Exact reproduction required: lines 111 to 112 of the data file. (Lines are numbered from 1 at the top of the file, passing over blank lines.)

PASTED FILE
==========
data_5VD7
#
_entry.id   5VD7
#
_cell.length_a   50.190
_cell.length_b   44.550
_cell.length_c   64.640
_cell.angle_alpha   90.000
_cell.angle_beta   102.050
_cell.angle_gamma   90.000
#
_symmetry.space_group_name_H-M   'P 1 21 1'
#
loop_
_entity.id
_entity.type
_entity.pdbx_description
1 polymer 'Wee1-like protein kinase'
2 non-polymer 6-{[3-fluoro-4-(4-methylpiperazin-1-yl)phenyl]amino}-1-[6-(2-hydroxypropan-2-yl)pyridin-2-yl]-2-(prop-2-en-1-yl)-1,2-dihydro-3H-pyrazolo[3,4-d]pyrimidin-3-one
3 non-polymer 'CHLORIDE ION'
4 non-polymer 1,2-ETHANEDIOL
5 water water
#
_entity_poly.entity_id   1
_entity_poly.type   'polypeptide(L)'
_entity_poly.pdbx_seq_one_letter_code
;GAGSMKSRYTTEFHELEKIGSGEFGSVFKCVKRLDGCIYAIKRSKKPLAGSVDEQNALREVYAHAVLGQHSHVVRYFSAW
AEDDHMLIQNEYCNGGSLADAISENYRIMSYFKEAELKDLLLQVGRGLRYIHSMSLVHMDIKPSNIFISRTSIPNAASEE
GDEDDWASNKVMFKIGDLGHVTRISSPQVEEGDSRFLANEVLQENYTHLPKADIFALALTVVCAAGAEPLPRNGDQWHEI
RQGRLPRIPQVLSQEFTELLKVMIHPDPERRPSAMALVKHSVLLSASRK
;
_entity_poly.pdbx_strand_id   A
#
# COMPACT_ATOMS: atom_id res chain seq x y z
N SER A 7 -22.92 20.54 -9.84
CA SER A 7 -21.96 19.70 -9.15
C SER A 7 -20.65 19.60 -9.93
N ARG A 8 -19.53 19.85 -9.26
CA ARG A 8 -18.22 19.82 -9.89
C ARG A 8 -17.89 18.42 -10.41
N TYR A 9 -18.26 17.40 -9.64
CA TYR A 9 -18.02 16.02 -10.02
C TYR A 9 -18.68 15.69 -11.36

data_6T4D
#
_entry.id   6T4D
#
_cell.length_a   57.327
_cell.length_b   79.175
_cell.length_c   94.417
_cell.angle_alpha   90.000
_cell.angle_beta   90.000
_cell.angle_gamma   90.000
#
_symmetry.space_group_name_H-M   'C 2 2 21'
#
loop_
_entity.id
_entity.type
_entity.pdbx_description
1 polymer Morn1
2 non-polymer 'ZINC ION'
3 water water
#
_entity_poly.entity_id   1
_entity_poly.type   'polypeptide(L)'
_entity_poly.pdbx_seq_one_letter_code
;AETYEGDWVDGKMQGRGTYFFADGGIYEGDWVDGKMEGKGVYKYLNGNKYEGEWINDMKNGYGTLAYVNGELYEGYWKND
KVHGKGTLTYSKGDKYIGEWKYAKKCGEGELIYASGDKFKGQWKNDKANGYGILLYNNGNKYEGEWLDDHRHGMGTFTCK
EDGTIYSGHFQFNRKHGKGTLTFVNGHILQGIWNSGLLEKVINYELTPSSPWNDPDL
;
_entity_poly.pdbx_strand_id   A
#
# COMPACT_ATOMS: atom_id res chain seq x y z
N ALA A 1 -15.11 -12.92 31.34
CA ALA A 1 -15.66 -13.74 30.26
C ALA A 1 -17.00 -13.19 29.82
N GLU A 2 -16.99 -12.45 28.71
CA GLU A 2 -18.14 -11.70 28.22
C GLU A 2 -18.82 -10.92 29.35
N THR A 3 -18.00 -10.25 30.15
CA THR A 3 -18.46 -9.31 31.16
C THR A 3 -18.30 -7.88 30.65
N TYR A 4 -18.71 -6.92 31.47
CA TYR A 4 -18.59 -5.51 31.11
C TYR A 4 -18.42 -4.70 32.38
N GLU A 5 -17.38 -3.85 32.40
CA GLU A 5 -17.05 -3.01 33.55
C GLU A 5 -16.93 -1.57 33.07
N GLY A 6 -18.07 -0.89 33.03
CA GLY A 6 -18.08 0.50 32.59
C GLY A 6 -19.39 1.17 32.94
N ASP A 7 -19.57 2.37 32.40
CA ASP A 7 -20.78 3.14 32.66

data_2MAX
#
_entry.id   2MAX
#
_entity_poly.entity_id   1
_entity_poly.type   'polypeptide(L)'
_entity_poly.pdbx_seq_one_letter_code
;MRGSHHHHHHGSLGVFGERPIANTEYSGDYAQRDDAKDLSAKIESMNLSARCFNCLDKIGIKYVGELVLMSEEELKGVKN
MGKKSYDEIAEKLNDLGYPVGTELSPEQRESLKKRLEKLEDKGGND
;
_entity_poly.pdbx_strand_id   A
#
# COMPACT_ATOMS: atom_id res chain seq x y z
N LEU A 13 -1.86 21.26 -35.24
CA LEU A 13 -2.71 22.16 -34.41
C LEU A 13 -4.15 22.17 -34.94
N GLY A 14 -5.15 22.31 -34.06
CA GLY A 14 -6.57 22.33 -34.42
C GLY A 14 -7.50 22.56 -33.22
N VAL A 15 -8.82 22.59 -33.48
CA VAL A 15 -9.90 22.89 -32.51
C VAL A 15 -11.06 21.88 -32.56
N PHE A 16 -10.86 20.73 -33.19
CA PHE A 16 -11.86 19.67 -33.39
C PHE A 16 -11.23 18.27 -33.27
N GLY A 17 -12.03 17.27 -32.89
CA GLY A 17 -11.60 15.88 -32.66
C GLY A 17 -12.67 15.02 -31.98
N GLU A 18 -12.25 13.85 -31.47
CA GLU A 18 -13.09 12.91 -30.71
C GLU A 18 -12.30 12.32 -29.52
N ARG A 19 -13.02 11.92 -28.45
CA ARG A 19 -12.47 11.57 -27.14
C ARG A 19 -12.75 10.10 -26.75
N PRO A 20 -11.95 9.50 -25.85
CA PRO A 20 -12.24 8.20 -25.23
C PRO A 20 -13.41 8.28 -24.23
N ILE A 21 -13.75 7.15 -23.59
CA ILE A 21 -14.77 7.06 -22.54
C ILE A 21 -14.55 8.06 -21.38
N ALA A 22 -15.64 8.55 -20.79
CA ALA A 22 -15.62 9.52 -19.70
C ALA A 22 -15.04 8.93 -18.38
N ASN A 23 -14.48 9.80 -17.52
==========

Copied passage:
N GLY A 14 -5.15 22.31 -34.06
CA GLY A 14 -6.57 22.33 -34.42